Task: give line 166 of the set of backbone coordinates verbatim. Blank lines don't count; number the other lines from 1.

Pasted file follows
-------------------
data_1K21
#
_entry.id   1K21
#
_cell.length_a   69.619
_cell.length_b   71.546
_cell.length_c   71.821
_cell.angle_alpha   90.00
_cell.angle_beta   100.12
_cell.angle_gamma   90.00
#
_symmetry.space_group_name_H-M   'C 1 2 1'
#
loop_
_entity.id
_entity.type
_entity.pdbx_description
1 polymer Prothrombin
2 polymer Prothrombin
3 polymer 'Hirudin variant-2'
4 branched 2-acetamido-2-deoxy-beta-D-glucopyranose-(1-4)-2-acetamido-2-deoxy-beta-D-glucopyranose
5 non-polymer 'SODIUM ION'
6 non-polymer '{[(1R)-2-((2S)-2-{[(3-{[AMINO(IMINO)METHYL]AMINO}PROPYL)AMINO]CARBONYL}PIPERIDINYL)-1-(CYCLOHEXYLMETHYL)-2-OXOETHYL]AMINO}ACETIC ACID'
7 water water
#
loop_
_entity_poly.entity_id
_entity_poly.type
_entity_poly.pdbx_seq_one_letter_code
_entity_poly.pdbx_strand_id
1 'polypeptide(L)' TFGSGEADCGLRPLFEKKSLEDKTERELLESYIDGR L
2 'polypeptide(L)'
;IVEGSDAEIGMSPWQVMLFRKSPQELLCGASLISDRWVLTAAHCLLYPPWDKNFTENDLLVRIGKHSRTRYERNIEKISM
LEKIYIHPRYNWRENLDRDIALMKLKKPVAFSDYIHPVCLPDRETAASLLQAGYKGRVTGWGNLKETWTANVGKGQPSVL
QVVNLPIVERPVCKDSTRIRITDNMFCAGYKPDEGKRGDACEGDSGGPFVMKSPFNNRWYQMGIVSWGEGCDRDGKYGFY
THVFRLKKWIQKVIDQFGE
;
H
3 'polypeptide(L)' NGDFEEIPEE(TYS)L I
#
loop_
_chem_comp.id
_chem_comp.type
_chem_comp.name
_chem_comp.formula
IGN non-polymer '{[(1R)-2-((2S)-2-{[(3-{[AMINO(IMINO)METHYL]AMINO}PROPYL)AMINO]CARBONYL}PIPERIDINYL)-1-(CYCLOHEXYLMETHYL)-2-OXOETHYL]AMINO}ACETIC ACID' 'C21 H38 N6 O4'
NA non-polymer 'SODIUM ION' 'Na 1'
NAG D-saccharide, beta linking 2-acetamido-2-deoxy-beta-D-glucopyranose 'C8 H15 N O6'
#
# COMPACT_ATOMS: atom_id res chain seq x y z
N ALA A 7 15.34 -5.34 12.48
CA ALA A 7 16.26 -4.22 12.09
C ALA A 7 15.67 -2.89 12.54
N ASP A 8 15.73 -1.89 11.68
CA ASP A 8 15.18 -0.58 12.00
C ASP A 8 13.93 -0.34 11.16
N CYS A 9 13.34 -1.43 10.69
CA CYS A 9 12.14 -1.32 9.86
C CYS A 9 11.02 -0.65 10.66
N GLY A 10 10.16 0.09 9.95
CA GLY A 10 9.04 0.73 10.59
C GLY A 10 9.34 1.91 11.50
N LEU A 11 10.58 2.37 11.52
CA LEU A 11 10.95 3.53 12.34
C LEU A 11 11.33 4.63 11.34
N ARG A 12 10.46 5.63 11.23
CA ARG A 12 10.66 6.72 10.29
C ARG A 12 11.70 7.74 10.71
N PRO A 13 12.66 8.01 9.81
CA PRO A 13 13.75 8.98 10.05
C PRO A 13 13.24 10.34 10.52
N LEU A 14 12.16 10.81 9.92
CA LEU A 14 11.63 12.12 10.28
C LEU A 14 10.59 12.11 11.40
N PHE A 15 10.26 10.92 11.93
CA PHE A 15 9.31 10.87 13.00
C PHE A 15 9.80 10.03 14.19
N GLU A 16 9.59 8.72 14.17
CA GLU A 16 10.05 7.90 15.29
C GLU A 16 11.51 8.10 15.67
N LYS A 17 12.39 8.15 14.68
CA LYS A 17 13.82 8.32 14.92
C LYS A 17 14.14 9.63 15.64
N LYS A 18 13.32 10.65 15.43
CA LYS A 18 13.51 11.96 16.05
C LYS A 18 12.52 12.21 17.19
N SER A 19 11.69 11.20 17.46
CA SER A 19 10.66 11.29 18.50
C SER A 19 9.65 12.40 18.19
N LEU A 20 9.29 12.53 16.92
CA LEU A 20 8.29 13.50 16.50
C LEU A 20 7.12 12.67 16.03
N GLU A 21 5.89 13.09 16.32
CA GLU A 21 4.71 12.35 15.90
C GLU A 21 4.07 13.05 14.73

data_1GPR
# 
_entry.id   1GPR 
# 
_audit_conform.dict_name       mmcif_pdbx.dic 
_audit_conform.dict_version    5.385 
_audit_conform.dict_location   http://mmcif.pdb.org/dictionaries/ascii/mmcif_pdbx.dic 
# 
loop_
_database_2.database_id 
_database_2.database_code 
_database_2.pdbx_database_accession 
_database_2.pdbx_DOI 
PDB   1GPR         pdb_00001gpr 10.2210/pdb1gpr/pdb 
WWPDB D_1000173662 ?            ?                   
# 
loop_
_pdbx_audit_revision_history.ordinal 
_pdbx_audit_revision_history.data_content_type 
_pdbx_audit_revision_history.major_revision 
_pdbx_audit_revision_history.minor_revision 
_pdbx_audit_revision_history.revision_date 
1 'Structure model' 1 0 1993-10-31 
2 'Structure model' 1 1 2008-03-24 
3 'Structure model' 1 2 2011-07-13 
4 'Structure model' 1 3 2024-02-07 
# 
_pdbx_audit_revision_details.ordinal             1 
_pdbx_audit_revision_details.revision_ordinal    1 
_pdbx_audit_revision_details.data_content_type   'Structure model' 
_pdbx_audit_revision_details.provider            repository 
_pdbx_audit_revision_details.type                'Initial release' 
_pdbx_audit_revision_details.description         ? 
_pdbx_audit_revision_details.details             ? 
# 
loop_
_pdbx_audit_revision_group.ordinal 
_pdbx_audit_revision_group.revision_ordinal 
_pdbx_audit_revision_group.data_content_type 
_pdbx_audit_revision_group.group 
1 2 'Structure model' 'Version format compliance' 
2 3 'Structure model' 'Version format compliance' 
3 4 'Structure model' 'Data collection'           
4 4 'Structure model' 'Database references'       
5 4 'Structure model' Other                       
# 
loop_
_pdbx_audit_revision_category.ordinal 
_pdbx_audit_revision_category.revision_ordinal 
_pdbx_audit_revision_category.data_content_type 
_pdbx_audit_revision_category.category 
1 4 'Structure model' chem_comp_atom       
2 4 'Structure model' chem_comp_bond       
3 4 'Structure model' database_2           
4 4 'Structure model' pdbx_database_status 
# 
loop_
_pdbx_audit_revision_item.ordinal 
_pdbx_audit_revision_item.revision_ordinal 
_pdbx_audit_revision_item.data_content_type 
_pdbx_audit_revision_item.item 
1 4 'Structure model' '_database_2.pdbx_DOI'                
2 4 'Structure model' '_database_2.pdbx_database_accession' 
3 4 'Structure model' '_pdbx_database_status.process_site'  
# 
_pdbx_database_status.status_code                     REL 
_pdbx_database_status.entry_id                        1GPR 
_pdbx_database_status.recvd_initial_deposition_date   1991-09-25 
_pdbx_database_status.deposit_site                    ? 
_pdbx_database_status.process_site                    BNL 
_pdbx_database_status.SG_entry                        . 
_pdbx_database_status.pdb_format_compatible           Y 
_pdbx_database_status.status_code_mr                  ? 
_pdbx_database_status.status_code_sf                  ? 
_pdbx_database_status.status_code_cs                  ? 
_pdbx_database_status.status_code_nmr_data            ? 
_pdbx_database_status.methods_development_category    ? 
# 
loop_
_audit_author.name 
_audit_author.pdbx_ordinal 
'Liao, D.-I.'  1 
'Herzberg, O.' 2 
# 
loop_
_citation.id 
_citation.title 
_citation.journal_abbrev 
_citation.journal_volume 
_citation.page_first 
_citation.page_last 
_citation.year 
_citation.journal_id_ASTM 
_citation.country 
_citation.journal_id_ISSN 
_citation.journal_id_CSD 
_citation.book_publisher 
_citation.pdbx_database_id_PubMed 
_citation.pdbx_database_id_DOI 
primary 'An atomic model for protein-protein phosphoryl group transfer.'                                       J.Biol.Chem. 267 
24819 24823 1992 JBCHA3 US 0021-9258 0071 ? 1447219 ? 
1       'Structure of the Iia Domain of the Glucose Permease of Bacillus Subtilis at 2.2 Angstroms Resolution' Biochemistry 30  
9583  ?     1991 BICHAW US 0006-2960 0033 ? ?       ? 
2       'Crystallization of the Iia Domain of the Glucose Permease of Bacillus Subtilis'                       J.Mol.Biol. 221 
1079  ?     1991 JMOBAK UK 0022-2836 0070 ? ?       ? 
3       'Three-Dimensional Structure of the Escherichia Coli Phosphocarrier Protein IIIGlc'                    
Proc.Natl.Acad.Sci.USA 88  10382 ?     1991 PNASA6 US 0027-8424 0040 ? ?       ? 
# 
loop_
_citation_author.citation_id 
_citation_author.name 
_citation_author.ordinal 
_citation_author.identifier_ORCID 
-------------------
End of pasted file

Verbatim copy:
_pdbx_database_status.SG_entry                        . 